Print

‘Being a caregiver doesn't define me’

By Rina Clark

Rina Clark

I was always a people person before becoming a caregiver for my husband David, who has Alzheimer's disease. Twelve years later, I’m still very social, with a close group of friends who have stood by me and propped me up.

The fact that I’m still the same person I was before David's diagnosis may seem self-evident, but it's a message society often forgets. Caring for someone with dementia can be all-consuming, but it isn't all-defining.

That's not to say that Alzheimer’s disease hasn't taught me important and often difficult lessons. For the first six months after David's diagnosis, I couldn't even say the word “Alzheimer's.”

David was a high school physics, chemistry and calculus teacher. He was my walking encyclopaedia. I used to joke that I married him for his brains.

Watching his facility with numbers and words deteriorate was especially hard. So I decided that I would "build memories" for him. We travelled to Egypt to see the pyramids, to China to see the Great Wall, and went on a safari in east Africa.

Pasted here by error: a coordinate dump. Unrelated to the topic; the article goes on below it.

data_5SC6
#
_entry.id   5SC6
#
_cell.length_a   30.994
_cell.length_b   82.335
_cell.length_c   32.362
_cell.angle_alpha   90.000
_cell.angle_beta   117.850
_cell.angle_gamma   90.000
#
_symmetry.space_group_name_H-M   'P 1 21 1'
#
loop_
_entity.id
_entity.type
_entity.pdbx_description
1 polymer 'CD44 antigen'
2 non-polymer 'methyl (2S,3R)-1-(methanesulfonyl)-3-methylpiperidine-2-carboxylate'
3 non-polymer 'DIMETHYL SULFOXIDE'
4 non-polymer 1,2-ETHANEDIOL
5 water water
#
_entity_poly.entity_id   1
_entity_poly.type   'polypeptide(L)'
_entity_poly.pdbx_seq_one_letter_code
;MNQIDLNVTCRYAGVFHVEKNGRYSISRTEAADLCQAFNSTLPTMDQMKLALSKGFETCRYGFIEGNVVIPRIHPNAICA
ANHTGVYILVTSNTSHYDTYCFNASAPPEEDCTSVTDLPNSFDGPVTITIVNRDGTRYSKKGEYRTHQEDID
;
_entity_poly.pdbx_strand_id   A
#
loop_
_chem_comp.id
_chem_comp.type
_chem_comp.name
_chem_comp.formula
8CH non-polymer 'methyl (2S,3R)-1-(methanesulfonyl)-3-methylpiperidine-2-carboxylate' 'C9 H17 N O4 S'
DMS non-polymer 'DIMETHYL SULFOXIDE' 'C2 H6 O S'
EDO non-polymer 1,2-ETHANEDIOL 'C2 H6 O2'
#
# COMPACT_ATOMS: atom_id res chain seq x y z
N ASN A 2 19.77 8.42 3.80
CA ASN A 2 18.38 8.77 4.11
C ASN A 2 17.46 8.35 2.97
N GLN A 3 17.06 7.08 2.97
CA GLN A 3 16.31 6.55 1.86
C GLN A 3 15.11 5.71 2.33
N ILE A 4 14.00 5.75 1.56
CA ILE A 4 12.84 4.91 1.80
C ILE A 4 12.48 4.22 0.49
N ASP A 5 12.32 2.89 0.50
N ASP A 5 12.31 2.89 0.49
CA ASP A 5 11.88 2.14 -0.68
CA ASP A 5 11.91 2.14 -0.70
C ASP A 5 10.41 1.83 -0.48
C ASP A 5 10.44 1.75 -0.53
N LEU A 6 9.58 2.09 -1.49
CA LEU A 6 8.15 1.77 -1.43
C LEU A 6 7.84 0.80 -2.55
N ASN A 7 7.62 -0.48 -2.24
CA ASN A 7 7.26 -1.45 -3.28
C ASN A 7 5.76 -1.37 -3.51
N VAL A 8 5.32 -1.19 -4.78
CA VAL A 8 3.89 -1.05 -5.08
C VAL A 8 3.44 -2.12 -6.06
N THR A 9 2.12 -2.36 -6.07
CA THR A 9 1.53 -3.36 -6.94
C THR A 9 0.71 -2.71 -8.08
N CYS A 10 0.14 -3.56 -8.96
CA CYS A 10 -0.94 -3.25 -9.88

In between, I learned everything that I could about drug trials and enrolled David in some of the more promising ones. I sought out the best Alzheimer's doctors and got him on their patient lists, even though it meant regular trips from our home in Sault Ste. Marie to Toronto.

I was always trying to control it, but I couldn't do it. I learned that life with Alzheimer’s disease is a series of adjustments.

Instead of trying to control things, I now let my friends help me and David. One friend takes David out every Wednesday, and another stops by after her yoga class to feed him. Others regularly take me out for coffee, a walk, or a movie. Even a simple card in the mail, letting me know that I’m not alone, can make a big difference.

But because I’m a people person, I know that when friends ask what they can do, the onus is on me to tell them what I need. Often, the answer is quite simple: ask me how I am, and listen.


Life doesn't end when Alzheimer's begins. Learn how to be there for those who are #StillHere ►

Breaking news

Back to top